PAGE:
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South Africa's wine industry “must adapt to survive”

Published:  21 January, 2022

Wine oversight body Vinpro has urged South Africa’s winegrowers to use the pandemic crisis as an opportunity “to revive, recover and rebuild,” adapting current business models to better cope with a rapidly changing world.

This rallying cry for the nation’s struggling producers was delivered at the 16th annual Nedbank Vinpro Information Day, a conference attended by close to 450 virtual and in-person delegates at an estate in Franschhoek, on 20 January.

“The wine industry still faces harsh realities while recovering from the after-effects of Covid-19,” said Vinpro's MD Rico Basson.

“Glass shortages, export and import challenges at Cape Town harbour, the contrast between a 15% spike in farm cost inflation and a 3 to 5% wine price increase, as well as a growing illicit market are some of the issues that have a significant effect on the entire wine value-chain.”

Nedbank Group chief economist Nicky Weimar also observed that “consumers have become thriftier than before the pandemic, maintaining savings while keeping borrowing in check. Economic growth is expected to moderate to 1.7% and 1.8% this year and next year respectively, trending to a softer 1% in 2024. “We’re still stuck in the downturn we were in before Covid-19 hit.”

However, Vinpro reported that the industry had managed to reduce the uncontracted wine stock from 200 million litres at the end of 2020 to 60 million litres at end 2021 – in part by allocating wine grapes to grape juice concentrate. This, which along with a smaller wine grape crop (as estimated by SAWIS) may relieve downward price pressure in 2022. Wine export volumes and value have also shown good growth in 2021, particularly in traditional markets such as the UK, while diversifying into the US, China and Africa.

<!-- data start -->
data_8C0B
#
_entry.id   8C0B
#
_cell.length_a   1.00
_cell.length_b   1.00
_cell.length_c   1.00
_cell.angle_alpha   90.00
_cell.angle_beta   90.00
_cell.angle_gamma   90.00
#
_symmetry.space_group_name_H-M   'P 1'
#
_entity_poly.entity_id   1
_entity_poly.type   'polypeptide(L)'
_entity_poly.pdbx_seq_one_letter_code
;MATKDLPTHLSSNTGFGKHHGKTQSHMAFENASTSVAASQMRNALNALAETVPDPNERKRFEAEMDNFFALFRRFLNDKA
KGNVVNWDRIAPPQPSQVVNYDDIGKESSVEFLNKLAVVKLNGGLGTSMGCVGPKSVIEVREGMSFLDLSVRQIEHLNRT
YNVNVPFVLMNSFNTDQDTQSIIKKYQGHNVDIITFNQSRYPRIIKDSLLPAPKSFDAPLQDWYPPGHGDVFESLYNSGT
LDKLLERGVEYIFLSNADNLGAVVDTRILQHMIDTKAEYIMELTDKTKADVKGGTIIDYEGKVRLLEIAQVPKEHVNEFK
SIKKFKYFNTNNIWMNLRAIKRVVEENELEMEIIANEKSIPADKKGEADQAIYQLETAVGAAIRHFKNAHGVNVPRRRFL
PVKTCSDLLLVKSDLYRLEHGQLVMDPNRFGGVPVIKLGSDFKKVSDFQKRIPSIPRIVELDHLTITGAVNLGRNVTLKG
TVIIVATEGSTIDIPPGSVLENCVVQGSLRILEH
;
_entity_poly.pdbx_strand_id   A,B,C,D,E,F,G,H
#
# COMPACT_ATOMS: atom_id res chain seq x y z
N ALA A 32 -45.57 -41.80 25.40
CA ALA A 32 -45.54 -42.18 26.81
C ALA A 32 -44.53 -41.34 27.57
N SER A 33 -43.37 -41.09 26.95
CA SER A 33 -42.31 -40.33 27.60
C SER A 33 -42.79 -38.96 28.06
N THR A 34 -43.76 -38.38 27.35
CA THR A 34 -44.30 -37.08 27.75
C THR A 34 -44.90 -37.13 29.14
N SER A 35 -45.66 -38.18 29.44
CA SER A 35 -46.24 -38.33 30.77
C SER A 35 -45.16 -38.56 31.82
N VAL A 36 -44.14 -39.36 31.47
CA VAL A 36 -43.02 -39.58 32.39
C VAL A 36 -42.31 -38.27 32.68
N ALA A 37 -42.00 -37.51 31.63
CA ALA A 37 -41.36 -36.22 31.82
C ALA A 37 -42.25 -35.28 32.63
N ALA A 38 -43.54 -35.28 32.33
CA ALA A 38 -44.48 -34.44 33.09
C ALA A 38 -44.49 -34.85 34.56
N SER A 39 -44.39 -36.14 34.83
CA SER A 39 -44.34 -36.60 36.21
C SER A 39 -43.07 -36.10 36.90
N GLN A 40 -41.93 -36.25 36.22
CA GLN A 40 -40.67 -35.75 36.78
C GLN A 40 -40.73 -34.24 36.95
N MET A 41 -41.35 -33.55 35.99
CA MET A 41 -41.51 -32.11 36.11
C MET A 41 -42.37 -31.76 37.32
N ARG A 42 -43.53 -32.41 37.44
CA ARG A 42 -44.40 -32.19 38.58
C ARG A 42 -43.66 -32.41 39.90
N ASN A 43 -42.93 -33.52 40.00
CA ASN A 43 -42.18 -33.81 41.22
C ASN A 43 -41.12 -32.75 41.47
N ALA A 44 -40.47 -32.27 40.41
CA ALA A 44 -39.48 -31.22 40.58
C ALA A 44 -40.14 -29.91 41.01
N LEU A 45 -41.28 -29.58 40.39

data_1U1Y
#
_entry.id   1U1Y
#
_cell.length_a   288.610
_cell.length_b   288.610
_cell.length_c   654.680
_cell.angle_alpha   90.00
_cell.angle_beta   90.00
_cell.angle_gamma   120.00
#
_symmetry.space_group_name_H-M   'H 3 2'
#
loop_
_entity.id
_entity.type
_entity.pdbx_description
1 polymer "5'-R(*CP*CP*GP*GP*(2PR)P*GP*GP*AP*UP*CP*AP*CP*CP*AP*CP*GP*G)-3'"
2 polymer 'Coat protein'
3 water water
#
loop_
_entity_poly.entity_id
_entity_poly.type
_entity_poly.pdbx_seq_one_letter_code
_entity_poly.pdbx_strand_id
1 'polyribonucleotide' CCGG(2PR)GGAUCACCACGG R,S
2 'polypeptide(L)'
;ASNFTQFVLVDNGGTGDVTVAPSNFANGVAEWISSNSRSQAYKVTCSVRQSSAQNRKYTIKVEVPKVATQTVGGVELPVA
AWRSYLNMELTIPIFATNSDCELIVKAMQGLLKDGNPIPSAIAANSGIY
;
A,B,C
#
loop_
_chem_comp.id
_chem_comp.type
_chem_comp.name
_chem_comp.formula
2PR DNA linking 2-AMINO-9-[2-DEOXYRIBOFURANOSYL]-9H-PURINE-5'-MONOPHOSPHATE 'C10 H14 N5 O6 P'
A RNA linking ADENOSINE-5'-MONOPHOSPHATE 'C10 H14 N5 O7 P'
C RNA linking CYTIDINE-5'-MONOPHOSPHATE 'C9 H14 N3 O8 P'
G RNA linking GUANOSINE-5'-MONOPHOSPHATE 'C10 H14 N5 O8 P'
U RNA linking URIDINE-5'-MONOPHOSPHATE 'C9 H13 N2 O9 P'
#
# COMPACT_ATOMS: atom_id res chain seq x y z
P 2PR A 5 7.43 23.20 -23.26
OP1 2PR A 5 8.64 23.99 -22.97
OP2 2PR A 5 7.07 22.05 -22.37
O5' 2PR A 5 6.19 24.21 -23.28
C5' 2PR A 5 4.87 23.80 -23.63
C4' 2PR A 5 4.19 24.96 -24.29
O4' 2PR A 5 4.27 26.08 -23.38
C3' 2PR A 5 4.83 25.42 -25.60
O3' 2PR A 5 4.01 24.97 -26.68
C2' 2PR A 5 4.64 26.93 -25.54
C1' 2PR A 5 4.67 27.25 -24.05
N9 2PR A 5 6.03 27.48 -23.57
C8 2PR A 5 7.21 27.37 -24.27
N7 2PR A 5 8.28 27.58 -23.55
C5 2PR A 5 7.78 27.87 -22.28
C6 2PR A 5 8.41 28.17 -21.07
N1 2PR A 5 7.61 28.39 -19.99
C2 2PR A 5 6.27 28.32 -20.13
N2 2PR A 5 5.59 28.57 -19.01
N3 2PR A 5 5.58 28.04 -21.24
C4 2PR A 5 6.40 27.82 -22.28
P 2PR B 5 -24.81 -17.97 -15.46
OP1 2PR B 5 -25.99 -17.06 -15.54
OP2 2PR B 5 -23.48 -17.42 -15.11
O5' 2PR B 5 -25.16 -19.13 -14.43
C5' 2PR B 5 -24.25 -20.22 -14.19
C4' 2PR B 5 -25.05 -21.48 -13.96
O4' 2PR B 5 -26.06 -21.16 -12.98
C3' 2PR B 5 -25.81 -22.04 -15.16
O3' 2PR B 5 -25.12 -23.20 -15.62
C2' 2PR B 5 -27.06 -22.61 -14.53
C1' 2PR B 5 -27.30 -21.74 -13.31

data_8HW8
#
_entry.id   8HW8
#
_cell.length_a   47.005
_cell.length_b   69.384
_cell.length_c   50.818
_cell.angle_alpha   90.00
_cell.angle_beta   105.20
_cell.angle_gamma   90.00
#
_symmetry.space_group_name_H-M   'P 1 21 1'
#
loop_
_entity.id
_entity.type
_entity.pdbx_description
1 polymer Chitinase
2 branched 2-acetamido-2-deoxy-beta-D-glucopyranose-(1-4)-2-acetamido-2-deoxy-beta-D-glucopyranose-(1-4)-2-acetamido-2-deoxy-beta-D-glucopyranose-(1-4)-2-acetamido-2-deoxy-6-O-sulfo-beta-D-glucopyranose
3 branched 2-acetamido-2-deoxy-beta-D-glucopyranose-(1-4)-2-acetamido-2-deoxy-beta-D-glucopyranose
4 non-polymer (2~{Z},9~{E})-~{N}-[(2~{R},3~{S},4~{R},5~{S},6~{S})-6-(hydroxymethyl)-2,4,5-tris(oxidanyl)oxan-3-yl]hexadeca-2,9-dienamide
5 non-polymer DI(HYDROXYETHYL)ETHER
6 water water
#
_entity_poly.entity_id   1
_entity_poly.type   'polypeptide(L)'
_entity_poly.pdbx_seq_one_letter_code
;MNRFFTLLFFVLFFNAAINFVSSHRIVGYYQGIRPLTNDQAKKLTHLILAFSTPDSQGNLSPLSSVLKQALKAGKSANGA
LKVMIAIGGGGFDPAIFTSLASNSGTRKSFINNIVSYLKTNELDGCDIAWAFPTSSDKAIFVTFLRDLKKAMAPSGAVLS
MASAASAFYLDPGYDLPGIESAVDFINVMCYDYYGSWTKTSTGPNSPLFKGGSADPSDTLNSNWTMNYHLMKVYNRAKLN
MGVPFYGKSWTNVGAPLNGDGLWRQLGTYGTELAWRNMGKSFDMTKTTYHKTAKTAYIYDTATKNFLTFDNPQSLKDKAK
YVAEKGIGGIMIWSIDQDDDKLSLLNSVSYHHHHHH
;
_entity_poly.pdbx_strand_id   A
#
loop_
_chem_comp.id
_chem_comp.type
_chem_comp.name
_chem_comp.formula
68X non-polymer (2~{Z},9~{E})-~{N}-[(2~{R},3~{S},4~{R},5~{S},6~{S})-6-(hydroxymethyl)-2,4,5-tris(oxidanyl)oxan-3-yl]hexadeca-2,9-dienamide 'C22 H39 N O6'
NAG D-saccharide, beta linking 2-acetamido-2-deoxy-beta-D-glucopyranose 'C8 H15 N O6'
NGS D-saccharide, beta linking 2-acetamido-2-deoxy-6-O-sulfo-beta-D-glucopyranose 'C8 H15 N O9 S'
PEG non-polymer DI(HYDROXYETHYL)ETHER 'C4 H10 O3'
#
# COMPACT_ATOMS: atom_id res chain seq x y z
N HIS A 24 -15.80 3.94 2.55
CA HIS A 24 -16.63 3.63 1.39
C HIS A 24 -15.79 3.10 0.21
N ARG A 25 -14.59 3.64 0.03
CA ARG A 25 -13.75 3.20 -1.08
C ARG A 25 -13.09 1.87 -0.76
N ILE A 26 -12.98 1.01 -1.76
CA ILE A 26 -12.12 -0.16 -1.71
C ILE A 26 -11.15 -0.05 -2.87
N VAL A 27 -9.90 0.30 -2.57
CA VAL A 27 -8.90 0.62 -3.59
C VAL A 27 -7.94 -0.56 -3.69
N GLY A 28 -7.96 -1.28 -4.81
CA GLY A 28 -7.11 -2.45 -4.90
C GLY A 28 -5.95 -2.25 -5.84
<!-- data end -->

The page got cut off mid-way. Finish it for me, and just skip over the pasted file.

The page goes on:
Offering advice on how attending wineries could build a “more sustainable future”, Vinpro's wine tourism manager Marisah Nieuwoudt said that “wine tourism is one of the key drivers of the industry’s strategic growth plan, which aims to attract international visitors and expand wine’s local fan base throughout all wine regions to grow revenue, create employment and upskill staff.”

According to Cape town-based wine educator Erica Taylor, the region's economically vital hospitality sector is showing signs of recovery.

“Restaurants and bars remained open over the Christmas holidays and domestic tourists were thriving. New restaurants are opening too – the La Colombe group opened two new restaurants at the V&A waterfront in Cape Town in December. It’s like a new beginning,” said Taylor.

Meanwhile, Vinpro consultation service manager Conrad Schutte had advice on dealing with the ongoing challenges posed by climate change.

“Plant the right cultivars for your wine goal on the right sites, while considering drought-tolerant rootstocks, cultivars and clones. Use water more efficiently by implementing monitoring systems that continuously measure if, when and how much you should irrigate,” he said.

“The wine industry has what it takes to drive sustainability, but need a unified framework to drive this forward,” added Bridgitte Backman, vice president of communications and public policy and government affairs at PepsiCo.

She suggested that the industry and businesses start by selecting a set of the United Nations Sustainability Goals (SDGs) that are attainable within their context and build success stories around them. “Apart from people, planet and profit, we should consider the purpose – why are we doing what we’re doing – and make these elements part of our DNA,” Bridgitte said.

Vinpro chairman Anton Smuts closed the conference with a positive appraisal of the future.

“I believe that the South African wine industry will rise up again to reach its full potential and rebuild towards being stronger, more sustainable, robust and competitive.

“However, we need to be introspective in terms of our choice of business models and turn challenges into opportunities. We need to be determined in our outlook, refocus our thoughts and be more innovative to adapt to the changes taking place around us every day. Together we will revive, recover and rebuild towards a better 2022 and beyond.”